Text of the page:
Reply #5 of 8 posted 15 JUN 10 by Patricia Routley
Yes. I have stood in front of wich ramblers and thought, where do I start looking?
Is Dan Russo a member? or I recall Charles Quest-Ritson offered to help in some way.
Reply #6 of 8 posted 10 APR 11 by Simon Voorwinde
Too add to this, I thought I'd throw this into the fray... Patricia, I have emailed you tonight with this information, however, I felt it was relevant to this discussion as well. The cuttings you sent all struck and have been flowering on-and-off for the past 6 months or so. I have sent a plant down to Margaret for her to check as well. The flowers of my ones down here in Tasmania are much lighter than the photo you've put up showing none of that fuschia M. Tillier colour. They are very light, almost white, with a peach coloured blush all over as the photos of 'Paul Transon' here show. I haven't got a photo yet but will put some up when they start flowering next season. It is a beautiful looking flower that hate sthe rain here. It looks like my milder climate makes this rose look completely different to yours despite them being clones of each other. maybe some years on them will make them look different as well. It's all very interesting though.
Reply #7 of 8 posted 11 APR 11 by Patricia Routley
Hello Simon, I agree - most interesting. When we see such differences as this in different climates, it makes one wonder how on earth we can ever hope to identify misnamed roses.
I see you are on the north of Tasmania, and I am on the south of Western Australia. Without looking it up, I'll take a wild guess and say I am probably about 10 degrees latitude north of you. That - and different soil has to make a difference. I must admit I have never seen my flowers "almost white" and I have had it for about eleven years. I really look forward to your photos. you certainly seems to have more repeat flowering than I have seen. .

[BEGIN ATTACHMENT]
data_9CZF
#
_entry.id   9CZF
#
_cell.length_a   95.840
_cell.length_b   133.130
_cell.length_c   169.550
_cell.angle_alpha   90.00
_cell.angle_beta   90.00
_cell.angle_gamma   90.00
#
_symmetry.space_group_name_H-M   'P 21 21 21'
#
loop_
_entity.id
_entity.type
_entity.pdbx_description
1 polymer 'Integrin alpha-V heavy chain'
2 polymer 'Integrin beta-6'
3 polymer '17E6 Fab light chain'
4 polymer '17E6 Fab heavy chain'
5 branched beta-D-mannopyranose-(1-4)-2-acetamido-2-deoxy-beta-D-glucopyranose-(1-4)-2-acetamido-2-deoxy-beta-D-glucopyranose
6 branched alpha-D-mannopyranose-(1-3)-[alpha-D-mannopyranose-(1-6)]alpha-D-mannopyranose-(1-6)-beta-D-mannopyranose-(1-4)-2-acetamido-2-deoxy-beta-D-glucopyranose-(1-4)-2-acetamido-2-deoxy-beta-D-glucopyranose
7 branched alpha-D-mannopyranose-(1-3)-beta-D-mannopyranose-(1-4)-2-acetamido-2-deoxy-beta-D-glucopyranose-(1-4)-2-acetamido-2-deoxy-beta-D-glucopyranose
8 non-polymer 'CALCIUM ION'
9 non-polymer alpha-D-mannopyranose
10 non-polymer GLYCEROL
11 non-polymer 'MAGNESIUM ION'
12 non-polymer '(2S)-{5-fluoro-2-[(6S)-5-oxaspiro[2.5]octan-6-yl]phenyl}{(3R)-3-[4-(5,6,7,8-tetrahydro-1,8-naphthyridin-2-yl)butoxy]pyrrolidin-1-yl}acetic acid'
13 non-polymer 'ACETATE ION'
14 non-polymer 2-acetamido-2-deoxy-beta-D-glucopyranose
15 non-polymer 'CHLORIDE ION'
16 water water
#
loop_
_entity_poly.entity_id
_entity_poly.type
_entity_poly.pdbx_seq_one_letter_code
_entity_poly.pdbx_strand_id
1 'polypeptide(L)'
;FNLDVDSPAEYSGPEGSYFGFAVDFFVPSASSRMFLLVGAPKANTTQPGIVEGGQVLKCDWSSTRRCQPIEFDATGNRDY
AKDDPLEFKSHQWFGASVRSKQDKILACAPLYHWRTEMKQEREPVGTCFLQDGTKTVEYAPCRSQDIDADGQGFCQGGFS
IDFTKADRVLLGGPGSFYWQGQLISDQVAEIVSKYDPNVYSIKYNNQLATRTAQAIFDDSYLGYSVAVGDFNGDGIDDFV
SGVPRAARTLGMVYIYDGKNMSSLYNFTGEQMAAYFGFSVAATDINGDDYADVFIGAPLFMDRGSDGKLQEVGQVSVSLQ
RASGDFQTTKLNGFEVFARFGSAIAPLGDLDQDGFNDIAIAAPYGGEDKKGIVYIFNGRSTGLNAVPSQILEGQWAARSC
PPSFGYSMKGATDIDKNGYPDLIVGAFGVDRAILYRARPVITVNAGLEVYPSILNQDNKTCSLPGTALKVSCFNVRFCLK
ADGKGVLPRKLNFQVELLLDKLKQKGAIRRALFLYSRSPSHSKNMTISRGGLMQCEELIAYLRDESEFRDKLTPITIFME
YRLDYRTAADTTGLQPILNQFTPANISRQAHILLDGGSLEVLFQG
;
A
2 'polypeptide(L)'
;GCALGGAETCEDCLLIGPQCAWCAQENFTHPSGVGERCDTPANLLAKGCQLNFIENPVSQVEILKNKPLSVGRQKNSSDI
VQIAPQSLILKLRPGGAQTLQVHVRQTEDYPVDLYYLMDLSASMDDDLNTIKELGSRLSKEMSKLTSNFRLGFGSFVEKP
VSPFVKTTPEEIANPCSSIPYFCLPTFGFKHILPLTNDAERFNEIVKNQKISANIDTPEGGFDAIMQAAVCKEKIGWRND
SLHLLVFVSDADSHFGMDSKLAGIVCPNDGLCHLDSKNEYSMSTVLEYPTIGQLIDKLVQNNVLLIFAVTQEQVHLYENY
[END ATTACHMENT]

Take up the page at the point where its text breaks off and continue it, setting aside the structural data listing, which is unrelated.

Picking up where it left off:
I think the bloom arrangement is the characteristic to look for here. Are the petals round and arranged in an imbricated fashion? Or are they quilled as though rolled around a pencil. I think mine were more quilled.
Reply #8 of 8 posted 22 NOV 21 by Patricia Routley
Further to my initial Comment,
I have this morning read all the references for ‘Paul Noel’ and “clusters” was often mentioned in the early references.
My plant grows like the photos from Ametiszt, Mashamcl, and Ron Harris with the canes dropping straight down, and one flower at intervals down the cane. My plant certainly has reddish pedicels, even in shade. I will try to take photos while it is still flowering, but a small broken bone in my foot might make this impossible. (Judy, did you take photos of my plant that you can add?)
Discussion id : 129-579
most recent 5 NOV 21 HIDE POSTS
Discussion id : 94-964
most recent 18 SEP 16 HIDE POSTS
Initial post 18 SEP 16 by cakemiks
This was a very pretty rose--a perfect color for the spot we had it--but we ended up shovel pruning it due to the fact that it is not rain resistant and holds onto its petals for ages. So you can end up with a huge wall of flowers that have become rotten, ugly and brown...and good luck dead heading a thorny climber of this size if you don't want to look at them! So if you are in a place with spring rains that may ruin the look of the blooms during its one big show, it is not a good choice.